The agents 18-1 and 18-2 are thus deployed into the host 14 from the card 12 after the card is inserted into the host, and may be viewed as proxies of their corresponding applications 16-1 and 16-2, respectively. The agents can use standardized application programming interfaces (APIs) of host components to communicate with the host applications 20-1, 20-2 and 20-3. The agents can be replaced, updated or removed by the removable card 12 as required to enhance existing applications or to implement new applications.
Advantageously, the system 10 of
The system 10 of
The downloading of the agents 18-1 and 18-2 from the card to the host may be implemented using a host-specific downloading mechanism. Alternatively, it may be desirable to utilize a standard card-host downloading mechanism, although it is believed that no such standard is currently available.
It should be noted that the particular number and arrangement of card applications, host applications and removable agents in the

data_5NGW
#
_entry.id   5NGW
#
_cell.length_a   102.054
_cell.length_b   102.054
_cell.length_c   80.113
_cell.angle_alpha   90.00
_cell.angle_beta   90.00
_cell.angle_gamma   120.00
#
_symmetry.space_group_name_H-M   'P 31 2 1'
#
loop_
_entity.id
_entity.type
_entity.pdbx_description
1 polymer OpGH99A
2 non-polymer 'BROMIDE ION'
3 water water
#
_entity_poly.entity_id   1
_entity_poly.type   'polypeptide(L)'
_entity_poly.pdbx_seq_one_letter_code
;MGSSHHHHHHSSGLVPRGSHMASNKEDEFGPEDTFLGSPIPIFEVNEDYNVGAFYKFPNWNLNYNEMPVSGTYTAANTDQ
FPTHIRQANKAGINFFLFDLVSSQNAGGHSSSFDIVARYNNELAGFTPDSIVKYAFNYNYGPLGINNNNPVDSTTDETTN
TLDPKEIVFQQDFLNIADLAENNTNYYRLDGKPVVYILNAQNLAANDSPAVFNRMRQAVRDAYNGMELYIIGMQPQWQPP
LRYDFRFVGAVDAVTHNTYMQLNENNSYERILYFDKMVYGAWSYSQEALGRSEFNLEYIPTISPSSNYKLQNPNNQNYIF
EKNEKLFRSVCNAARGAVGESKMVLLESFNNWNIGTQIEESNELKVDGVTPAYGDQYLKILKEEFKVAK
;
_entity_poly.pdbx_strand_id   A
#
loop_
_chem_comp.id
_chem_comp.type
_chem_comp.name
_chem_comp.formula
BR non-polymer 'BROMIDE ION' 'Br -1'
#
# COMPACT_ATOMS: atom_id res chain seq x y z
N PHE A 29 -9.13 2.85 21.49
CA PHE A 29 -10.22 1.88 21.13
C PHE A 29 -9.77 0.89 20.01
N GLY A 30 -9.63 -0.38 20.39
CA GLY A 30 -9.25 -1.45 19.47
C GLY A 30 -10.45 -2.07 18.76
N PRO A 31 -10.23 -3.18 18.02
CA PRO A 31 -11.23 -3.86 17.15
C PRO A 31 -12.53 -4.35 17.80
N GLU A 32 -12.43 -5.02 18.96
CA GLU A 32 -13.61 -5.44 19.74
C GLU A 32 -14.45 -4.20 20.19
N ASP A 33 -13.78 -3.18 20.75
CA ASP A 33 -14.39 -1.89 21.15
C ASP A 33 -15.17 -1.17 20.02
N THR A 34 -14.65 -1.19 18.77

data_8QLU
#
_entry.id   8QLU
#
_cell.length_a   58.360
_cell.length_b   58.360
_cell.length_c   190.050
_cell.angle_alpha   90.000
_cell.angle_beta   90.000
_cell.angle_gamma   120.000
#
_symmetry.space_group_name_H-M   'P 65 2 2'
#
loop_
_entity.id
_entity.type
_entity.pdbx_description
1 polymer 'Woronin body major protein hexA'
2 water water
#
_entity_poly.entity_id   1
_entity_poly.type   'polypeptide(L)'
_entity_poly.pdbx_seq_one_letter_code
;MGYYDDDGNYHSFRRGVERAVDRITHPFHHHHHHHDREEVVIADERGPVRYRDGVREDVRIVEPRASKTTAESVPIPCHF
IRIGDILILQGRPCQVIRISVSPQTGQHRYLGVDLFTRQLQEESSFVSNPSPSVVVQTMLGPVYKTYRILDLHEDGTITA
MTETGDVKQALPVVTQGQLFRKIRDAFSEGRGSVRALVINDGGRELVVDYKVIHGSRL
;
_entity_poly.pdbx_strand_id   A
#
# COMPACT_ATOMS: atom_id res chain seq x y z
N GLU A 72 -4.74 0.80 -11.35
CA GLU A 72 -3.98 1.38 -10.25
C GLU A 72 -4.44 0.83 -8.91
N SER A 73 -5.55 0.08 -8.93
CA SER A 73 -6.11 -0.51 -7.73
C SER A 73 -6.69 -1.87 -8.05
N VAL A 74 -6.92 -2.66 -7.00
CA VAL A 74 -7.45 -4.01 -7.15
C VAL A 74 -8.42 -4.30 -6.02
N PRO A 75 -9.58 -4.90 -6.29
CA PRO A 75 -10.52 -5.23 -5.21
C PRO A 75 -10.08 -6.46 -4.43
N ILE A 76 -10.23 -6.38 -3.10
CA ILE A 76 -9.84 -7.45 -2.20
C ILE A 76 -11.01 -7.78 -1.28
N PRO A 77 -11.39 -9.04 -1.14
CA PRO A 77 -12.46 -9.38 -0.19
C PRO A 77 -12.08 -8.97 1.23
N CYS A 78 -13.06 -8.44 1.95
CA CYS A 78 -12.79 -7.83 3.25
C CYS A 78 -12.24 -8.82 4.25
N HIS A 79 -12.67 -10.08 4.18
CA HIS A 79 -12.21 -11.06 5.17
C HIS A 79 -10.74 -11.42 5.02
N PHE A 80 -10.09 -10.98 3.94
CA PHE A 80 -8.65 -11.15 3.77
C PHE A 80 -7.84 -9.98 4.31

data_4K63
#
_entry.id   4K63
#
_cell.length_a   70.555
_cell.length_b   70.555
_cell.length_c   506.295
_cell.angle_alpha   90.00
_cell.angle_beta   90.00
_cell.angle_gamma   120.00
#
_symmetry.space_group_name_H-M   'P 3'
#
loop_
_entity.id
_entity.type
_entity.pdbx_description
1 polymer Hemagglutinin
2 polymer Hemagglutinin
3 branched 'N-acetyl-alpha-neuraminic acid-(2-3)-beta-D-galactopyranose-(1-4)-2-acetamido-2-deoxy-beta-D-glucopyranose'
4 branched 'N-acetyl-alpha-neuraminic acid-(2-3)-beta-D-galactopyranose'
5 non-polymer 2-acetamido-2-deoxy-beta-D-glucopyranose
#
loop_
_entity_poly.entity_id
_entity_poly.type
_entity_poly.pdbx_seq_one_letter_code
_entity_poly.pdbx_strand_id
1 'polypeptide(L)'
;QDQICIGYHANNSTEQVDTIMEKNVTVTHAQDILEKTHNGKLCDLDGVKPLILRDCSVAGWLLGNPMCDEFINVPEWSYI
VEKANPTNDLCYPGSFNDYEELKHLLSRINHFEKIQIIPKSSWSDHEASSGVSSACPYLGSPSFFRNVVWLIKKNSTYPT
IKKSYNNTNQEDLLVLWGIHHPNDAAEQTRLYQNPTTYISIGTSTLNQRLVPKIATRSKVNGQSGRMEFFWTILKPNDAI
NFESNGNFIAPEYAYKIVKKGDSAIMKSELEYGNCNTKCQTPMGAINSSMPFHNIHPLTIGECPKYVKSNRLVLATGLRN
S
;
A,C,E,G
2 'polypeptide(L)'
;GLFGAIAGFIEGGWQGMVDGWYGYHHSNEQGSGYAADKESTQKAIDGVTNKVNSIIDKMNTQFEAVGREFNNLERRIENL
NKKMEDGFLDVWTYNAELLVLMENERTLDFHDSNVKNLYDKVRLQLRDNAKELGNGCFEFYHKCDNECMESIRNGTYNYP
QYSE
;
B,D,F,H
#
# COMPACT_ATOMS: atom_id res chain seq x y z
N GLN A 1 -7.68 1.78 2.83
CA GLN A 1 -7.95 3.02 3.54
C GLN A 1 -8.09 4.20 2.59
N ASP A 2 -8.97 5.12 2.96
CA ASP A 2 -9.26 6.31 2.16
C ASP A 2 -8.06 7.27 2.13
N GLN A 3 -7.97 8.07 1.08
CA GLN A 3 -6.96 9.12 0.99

The POD 52 includes a central processing unit (CPU) 60, a conditional access system (CAS) module 64, a copyright protection system (CPS) module 66, and an out-of-band (OOB) media access control (MAC)/Datalink module 62. The POD 52 is responsible for the following operations: (1) descrambling scrambled elementary streams in the incoming transport streams as received from the front end 56 via connection 4; (2) copy-protecting the descrambled streams before delivering them to the host via connection 5 and the front end 56; (3) processing downstream OOB signals as received from front end 56 via connection 3, in the OOB MAC/Datalink module 62; and (4) supporting applications.